WRNU radio station is located in the Paul Robeson Campus Center. It offers a variety of diverse musical and talk-show programs and can be heard by residents in student housing on radio dial 103.9 FM.
The Newark Metro, a multimedia web magazine, covers metropolitan life from Newark and North Jersey to New York City. It is produced by students at Rutgers–Newark under the direction of Professor Robert W. Snyder.
Safety and securityEdit
Residence halls operate on electronic lock systems requiring card access 24 hours a day or are staffed 24 hours a day by security guards. Security cameras in residence halls, parking lots, and in other locations act as a deterrent to criminal behavior and serve as an investigative tool. Commissioned police officers supported by other trained personnel patrol regularly.
Each year, the Division of Public Safety conducts workshops for students at orientation, in residence halls, and through “RU Safe” events, which are broadcast over the Rutgers television network. More detailed information on safety procedures is available through the Safety Matters newsletter published annually.
The Rutgers–Newark Scarlet Raiders field teams for NCAA competition in 14 Division III sports (7 each for men and women): men's and women's basketball, men's and women's cross country, men's and women's soccer, men's and women's tennis, men's and women's track and field, men's and women's volleyball, baseball (men) and softball (women). The Scarlet Raiders are members of the New Jersey Athletic Conference (NJAC) for all sports except men's volleyball, which the NJAC does not sponsor. In that sport, the Scarlet Raiders are members of the Continental Volleyball Conference.
Built in 1977, the Golden Dome Athletic Center is the hub of Rutgers–Newark athletics, seating 2,000. Soccer and softball games are held on Alumni Field, while the Rutgers–Newark baseball team plays at Bears & Eagles Riverfront Stadium, a 6,200-seat ballpark that was home to the Newark Bears, a minor-league professional baseball franchise.
- Karthik Naralasetty - Entrepreneur ; named one of the "30 under 30 influences from India" by forbes magazine in 2015 
- Raymond G. Chambers – philanthropist and humanitarian; chairman, MCJ Amelior Foundation
- Richard H. Bagger – former chief of staff, New Jersey Governor Chris Christie, former state senator
- Michael Patrick Carroll – New Jersey assemblyman (R-25th District)
- Ida L. Castro – first Latina commissioner of the New Jersey Department of Personnel
- Ronald Chen – former New Jersey Public Advocate, acting dean of Rutgers School of Law-Newark
- Kevin J. Collins – an authority on legal and investment banking matters and a leader in environmental preservation and education advocacy
- Marianne Espinosa – judge, Supreme Court of New Jersey
- Charles Evered – Writer/Director
- Zulima Farber – former New Jersey Attorney General
- Louis J. Freeh – former director, Federal Bureau of Investigation
- Nia Gill – New Jersey Senator representing the 34th district
- Wade Henderson – president & chief executive officer, The Leadership Conference on Civil & Human Rights
- Richard J. Hughes – former governor of New Jersey; chief justice of the Supreme Court of New Jersey
- Jerry Izenberg – syndicated daily sports columnist
- Jaynee LaVecchia – justice of the Supreme Court of New Jersey
- Virginia Long – retired justice of the Supreme Court of New Jersey
- George McPhee – vice president and general manager for the Vegas Golden Knights of the National Hockey League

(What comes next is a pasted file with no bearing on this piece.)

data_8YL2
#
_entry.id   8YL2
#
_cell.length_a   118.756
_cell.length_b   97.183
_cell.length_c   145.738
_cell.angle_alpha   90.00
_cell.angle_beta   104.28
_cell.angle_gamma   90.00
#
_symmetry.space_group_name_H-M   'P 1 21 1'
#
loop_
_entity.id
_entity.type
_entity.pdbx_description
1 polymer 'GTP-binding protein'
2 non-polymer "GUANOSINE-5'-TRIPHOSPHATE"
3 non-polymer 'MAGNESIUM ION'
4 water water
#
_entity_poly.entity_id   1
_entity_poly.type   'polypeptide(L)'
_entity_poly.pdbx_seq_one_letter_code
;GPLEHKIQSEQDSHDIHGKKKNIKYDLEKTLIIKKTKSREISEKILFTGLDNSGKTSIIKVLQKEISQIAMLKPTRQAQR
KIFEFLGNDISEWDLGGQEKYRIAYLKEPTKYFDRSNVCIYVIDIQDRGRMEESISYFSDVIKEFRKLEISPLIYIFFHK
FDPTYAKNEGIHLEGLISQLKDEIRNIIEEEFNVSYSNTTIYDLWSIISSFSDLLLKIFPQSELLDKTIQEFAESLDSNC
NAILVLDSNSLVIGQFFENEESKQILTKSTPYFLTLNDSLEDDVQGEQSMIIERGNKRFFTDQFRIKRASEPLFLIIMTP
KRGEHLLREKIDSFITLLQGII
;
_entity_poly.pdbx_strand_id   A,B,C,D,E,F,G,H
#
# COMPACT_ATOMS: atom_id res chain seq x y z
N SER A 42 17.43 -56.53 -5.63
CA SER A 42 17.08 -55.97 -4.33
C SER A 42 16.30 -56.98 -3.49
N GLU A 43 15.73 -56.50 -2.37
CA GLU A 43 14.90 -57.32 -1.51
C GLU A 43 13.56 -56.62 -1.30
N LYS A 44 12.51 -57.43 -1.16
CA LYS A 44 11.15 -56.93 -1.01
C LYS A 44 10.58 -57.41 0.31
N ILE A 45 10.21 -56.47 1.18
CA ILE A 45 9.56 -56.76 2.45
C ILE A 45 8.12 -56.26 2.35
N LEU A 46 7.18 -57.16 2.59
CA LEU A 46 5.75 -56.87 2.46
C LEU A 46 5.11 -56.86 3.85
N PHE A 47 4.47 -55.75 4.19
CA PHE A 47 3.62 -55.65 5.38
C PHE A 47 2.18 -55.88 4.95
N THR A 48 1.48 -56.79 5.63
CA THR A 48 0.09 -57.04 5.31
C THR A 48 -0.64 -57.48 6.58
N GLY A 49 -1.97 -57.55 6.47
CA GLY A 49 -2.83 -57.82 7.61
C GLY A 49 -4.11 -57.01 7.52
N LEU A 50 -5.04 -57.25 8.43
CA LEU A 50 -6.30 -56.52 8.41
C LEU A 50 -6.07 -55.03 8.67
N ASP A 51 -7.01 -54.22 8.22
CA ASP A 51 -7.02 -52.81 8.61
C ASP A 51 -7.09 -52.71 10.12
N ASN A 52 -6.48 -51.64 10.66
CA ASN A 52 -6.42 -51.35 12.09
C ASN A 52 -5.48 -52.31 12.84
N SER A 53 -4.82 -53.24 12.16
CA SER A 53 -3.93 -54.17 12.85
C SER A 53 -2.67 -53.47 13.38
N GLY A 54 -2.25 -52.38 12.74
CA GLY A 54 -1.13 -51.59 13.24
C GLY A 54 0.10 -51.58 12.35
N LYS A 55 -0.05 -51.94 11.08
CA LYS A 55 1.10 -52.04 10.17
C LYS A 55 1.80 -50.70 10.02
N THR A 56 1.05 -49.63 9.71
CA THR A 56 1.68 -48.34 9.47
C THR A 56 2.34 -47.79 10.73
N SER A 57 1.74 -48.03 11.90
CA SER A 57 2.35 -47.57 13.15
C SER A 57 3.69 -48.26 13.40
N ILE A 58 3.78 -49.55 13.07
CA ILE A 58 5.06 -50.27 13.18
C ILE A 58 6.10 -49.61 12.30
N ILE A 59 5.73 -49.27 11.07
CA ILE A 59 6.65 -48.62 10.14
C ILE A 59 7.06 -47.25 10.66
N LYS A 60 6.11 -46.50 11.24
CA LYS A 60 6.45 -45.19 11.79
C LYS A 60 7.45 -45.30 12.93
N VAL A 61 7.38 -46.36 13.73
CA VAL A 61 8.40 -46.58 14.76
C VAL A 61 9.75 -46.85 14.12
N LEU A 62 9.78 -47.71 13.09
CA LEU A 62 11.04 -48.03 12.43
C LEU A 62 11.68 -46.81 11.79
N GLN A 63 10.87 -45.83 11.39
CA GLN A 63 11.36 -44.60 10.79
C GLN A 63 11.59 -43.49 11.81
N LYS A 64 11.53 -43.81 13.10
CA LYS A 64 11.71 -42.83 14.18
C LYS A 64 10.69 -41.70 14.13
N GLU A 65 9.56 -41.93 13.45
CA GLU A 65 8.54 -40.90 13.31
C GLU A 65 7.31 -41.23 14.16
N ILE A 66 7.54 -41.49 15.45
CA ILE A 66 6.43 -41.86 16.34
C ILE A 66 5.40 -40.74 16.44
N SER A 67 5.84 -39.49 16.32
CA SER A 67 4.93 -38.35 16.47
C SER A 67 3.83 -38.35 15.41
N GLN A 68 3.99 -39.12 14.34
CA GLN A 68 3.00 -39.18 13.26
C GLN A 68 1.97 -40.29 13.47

- Robert Menendez – United States Senator representing New Jersey
- Ozzie Nelson – radio and television entertainer
- Ronald L. Rice – New Jersey Senator representing the 32nd district
- Esther Salas – judge, United States District Court for the District of New Jersey
- Judith Viorst – author and columnist for Redbook magazine; recipient of Emmy Award in 1970
- Elizabeth Warren – United States Senator representing Massachusetts; Leo Gottlieb Professor of Law at Harvard Law School; named one the “100 Most Influential People in the World” by Time magazine in 2009
- Robin Laverne Wilson - artist, Green Party 2016 candidate for U.S. Senator of New York, distinguished alum
- Tracey Scott Wilson – playwright
- Michael Forman — Entrepreneur; Co-Founder and CEO of FS Investments
- "U.S. and Canadian Institutions Listed by Fiscal Year 2017 Endowment Market Value and Percentage Change in Endowment Market Value from FY2016 to FY2017". National Association of College and University Business Officers and Commonfund Institute. 2018. Retrieved August 9, 2018.
- President's Letter to the Community. Accessed 2013-05-14
- "Rutgers University-Newark". Times Higher Education (THE). Retrieved 2018-08-09.
- Carnegie Foundation for the Advancement of Teaching. Rutgers University, Newark New Jersey. Retrieved 8 April 2013.
- Rutgers–Newark Centers and Institutes. Accessed 2012-07-5
- Kofsky, Jared (2019-02-19). "Construction on Rutgers-Newark Development Could Wrap Up This Summer". Jersey Digs. Retrieved 2019-04-30.
- Kofsky, Jared (2019-04-29). "EXCLUSIVE: Renderings of 18-Story Rutgers-Newark Redevelopment Released". Jersey Digs. Retrieved 2019-04-30.
- "Neo-Classical Rutgers Building Will Become Graduate Student Housing". Studenthousingbusiness.com. 2012-02-20. Archived from the original on March 10, 2012. Retrieved March 28, 2012.
- "Rutgers prepares to bring new life to one of Newark's original skyscrapers". NJ.com. Retrieved November 6, 2017.
- Rutgers–Newark Athletic Facilities. Rutgers-Newark Scarlet Raiders official website. Accessed 2009-08-14
- "Blood ties: Karthik Naralasetty, saving lives by finding donors". 19 February 2015.
- "Filings received for the 2016 State/Local Primary Office: State Senator". NYS Board of Elections. 26 July 2016. Retrieved 26 July 2016.
- "Rutgers Class of 2008: Ten Graduates to Watch". 9 May 2008. Retrieved 11 Nov 2016.